The other test uses PCMark 8’s Coventional Battery Test. This simulates using web browsers, spreadsheets and other light non-gaming tasks that should give you an idea of how long the battery will last under typical conditions. For this test, we reduce brightness to minimum and the power setting to Power Saver mode, but leave Wi-Fi enabled.

Battery Life Tests

  • Razer Blade Stealth
  • Razer Blade
  • MSI GS43VR Phantom Pro
  • Aorus X3 PLUS V5
  • PC Spcecialist Defiance III
  • MSI GS70 2QE Stealth Pro
  • Aorus X7 Pro Sync
  • Aorus X7 Pro V5
    • 401

    • 0

    • 324

    • 88

    • 237

    • 61

    • 224

    • 54

    • 212

    • 45

    • 181

    • 51

    • 134

    • 49

    • 131

    • 75

0

100

200

300

400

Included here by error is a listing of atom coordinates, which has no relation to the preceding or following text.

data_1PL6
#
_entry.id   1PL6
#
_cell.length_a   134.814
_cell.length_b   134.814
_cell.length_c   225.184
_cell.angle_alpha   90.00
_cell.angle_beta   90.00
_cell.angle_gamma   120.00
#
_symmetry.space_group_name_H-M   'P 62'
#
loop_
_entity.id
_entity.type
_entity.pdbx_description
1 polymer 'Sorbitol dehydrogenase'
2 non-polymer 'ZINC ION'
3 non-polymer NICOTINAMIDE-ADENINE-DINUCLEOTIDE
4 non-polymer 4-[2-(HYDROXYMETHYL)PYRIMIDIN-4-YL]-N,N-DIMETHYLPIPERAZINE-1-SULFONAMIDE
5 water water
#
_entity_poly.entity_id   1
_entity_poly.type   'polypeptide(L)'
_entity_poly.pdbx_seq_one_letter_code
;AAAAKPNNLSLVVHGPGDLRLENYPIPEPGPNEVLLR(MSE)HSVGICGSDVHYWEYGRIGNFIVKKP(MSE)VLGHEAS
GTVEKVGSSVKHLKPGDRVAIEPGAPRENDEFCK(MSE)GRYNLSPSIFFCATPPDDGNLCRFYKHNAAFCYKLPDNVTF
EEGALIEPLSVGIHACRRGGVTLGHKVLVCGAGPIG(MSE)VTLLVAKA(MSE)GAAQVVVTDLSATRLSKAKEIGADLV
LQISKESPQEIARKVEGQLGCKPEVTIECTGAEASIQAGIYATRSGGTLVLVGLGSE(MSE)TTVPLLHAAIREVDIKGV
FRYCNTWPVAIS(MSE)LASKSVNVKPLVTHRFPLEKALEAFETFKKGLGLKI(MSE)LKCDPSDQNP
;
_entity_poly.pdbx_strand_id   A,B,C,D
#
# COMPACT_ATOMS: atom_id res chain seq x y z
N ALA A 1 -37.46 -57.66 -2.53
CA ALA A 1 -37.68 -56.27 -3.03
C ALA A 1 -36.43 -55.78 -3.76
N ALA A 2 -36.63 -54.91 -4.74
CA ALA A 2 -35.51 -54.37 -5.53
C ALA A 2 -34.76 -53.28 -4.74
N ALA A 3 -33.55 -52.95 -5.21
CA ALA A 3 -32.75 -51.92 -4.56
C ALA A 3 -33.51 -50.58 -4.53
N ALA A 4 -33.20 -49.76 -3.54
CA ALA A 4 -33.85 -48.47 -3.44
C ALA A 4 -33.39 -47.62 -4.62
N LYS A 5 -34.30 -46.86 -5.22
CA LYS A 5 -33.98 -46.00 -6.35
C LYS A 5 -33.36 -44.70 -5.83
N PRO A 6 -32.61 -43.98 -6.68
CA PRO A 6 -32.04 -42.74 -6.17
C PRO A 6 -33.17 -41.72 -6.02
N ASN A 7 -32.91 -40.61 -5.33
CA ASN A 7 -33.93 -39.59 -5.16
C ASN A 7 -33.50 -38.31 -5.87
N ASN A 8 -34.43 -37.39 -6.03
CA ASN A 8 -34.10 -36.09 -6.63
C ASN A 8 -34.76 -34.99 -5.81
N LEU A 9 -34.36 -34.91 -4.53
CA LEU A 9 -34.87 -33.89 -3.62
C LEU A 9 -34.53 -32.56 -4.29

Minutes (Higher Is Better)

  • PCMark 8 Conventional Battery Test
  • Full Load (Unigine Valley)

CrystalDiskMark Benchmark Results

Website: CrystalDiskMark

CrystalDiskMark uses incompressible data files. We report the read and write results of the sequential and 4KB random tests

CrystalDiskMark Sequential

1000MB test

  • Aorus X7 Pro V5
  • MSI GS43VR Phantom Pro
  • Razer Blade
  • Aorus X3 PLUS V5
  • Razer Blade Stealth
  • MSI GS70 2QE Stealth Pro
  • Aorus X7 Pro Sync
  • PC Spcecialist Defiance III
  • PC Specialist Apollo 703
    • 2540

    • 2396

    • 2254

    • 1276

    • 1784

    • 1673

    • 1326

    • 1180

    • 1263

    • 310

    • 980

    • 873

    • 826

    • 837

    • 544

    • 520

    • 514

    • 501

0

500

1000

1500

2000

2500

MB/sec

  • Read
  • Write

CrystalDiskMark 4K Random

1000MB test, single queue depth

  • MSI GS43VR Phantom Pro
  • Aorus X3 PLUS V5
  • Razer Blade
  • Aorus X7 Pro V5
  • Razer Blade Stealth
  • PC Spcecialist Defiance III
  • Aorus X7 Pro Sync
  • MSI GS70 2QE Stealth Pro
    • 53

    • 155

    • 51

    • 137

    • 48

    • 190

    • 47

    • 107

    • 45

    • 180

    • 43

    • 134

    • 30

    • 102

    • 23

    • 80

0

50

100

150

200

MB/sec

  • Read
  • Write

PCMark 8 Storage Traces

Website: Futuremark